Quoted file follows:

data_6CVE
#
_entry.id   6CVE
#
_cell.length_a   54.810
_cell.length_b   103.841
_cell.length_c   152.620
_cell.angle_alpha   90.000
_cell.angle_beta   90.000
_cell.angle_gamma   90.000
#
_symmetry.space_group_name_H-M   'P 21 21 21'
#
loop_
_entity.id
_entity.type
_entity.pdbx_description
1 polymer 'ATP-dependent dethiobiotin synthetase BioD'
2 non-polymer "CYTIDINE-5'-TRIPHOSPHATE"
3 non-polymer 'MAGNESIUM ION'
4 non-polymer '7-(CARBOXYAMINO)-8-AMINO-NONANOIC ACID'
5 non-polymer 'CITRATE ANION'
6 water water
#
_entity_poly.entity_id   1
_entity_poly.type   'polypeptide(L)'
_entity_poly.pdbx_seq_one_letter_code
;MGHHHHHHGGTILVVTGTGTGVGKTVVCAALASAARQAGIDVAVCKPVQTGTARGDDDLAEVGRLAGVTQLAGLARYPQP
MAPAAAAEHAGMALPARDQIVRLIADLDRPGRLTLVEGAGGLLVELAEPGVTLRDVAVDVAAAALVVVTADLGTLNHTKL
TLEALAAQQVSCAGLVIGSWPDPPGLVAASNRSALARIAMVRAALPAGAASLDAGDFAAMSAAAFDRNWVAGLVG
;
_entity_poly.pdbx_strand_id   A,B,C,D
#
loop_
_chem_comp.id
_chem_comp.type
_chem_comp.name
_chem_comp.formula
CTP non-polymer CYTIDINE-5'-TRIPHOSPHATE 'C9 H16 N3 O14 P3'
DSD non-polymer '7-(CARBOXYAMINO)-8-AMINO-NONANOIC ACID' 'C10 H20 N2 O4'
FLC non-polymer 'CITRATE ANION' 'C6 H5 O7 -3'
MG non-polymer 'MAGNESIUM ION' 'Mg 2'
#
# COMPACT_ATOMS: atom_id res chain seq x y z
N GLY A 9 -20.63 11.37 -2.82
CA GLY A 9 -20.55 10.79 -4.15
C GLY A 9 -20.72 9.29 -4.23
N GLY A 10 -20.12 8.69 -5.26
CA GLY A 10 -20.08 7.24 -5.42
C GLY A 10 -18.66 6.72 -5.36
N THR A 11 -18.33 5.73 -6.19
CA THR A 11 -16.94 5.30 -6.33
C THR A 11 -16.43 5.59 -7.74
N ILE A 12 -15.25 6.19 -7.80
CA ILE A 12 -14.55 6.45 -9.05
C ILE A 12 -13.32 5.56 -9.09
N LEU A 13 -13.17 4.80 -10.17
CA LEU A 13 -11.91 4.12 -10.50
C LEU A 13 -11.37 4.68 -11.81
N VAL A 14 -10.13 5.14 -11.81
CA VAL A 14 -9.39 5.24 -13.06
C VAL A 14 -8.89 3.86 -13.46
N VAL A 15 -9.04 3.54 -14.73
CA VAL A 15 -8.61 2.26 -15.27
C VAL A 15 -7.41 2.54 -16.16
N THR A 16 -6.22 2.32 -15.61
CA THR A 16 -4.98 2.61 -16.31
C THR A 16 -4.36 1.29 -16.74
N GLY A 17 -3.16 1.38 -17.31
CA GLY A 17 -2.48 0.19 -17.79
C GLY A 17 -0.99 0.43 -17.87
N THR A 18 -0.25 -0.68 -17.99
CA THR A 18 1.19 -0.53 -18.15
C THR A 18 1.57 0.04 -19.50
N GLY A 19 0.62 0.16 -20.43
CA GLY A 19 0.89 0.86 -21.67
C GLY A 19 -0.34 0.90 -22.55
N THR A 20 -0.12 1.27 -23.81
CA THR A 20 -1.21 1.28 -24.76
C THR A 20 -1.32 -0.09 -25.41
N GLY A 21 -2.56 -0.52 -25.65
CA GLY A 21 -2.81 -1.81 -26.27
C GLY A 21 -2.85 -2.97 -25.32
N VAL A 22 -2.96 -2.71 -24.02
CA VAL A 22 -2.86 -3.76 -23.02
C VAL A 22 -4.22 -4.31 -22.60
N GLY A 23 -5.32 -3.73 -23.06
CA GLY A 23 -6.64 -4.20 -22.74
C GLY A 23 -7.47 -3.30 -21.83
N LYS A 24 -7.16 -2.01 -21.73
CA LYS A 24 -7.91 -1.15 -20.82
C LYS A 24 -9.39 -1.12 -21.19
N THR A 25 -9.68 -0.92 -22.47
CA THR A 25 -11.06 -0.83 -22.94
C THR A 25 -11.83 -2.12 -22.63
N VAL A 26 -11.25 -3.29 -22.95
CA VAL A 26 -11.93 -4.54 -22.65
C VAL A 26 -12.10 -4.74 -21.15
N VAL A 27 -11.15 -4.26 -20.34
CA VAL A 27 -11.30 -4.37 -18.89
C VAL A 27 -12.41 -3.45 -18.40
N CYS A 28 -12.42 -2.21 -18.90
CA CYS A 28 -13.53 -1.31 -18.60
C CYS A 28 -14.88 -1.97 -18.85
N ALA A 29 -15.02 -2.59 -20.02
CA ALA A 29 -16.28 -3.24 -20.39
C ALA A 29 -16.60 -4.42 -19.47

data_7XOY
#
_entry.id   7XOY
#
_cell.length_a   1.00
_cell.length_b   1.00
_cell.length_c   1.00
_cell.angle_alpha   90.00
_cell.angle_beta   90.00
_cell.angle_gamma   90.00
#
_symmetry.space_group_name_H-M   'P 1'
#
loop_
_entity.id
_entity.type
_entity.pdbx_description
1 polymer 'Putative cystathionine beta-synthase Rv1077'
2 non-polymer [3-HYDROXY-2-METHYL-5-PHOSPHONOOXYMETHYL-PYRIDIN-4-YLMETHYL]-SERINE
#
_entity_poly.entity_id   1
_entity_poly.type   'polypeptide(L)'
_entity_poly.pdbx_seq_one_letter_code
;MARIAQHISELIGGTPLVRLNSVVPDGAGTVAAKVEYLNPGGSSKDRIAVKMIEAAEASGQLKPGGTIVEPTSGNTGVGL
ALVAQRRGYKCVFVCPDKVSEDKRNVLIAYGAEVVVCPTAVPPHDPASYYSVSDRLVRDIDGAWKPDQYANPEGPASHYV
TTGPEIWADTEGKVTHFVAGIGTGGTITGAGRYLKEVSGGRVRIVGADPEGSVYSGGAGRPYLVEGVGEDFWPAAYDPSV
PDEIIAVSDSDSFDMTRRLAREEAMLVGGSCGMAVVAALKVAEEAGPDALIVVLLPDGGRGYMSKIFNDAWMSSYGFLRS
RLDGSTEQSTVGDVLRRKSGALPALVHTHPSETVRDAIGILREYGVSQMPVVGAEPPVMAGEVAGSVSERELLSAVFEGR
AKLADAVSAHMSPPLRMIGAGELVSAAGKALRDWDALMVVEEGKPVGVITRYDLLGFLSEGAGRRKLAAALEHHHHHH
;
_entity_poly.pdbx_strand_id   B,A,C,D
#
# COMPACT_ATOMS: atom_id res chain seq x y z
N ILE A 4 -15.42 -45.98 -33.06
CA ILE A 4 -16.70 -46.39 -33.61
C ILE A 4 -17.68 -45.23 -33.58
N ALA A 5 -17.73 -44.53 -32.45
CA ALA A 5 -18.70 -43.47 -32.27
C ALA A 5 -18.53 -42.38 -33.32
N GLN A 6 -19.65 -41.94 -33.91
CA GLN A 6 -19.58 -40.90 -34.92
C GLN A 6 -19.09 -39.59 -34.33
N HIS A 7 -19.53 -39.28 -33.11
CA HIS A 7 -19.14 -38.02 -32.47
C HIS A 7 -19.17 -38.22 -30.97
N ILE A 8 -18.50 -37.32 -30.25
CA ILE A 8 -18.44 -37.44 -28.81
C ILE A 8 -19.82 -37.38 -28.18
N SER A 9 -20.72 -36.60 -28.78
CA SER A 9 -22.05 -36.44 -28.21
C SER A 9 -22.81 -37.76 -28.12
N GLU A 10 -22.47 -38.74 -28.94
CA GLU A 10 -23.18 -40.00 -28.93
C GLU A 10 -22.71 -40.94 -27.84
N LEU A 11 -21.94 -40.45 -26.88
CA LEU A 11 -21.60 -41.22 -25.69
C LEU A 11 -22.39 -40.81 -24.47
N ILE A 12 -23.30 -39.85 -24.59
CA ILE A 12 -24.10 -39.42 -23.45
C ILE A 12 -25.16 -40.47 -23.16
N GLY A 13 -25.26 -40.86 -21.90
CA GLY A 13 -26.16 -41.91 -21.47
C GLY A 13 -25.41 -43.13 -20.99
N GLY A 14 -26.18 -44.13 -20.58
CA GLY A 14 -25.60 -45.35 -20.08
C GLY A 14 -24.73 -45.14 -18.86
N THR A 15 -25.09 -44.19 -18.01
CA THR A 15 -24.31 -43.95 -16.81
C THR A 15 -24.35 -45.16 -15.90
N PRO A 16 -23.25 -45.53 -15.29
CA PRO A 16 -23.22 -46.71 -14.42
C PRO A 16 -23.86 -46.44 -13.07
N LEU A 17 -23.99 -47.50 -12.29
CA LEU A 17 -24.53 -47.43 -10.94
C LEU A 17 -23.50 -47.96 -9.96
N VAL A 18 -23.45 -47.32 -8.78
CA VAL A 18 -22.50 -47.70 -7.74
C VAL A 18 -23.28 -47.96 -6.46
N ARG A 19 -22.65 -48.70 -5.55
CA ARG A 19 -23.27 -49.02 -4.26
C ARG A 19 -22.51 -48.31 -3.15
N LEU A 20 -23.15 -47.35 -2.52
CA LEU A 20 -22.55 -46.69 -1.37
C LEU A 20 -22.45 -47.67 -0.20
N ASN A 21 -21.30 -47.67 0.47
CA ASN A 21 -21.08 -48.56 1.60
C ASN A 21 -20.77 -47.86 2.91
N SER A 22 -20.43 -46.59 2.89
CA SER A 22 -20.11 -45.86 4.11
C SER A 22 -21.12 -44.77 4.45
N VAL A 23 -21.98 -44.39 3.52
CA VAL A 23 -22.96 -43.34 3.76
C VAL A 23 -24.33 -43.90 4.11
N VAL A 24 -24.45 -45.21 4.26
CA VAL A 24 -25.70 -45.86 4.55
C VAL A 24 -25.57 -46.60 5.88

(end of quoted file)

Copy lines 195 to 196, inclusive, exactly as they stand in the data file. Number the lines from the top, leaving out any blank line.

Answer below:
N SER A 22 -20.43 -46.59 2.89
CA SER A 22 -20.11 -45.86 4.11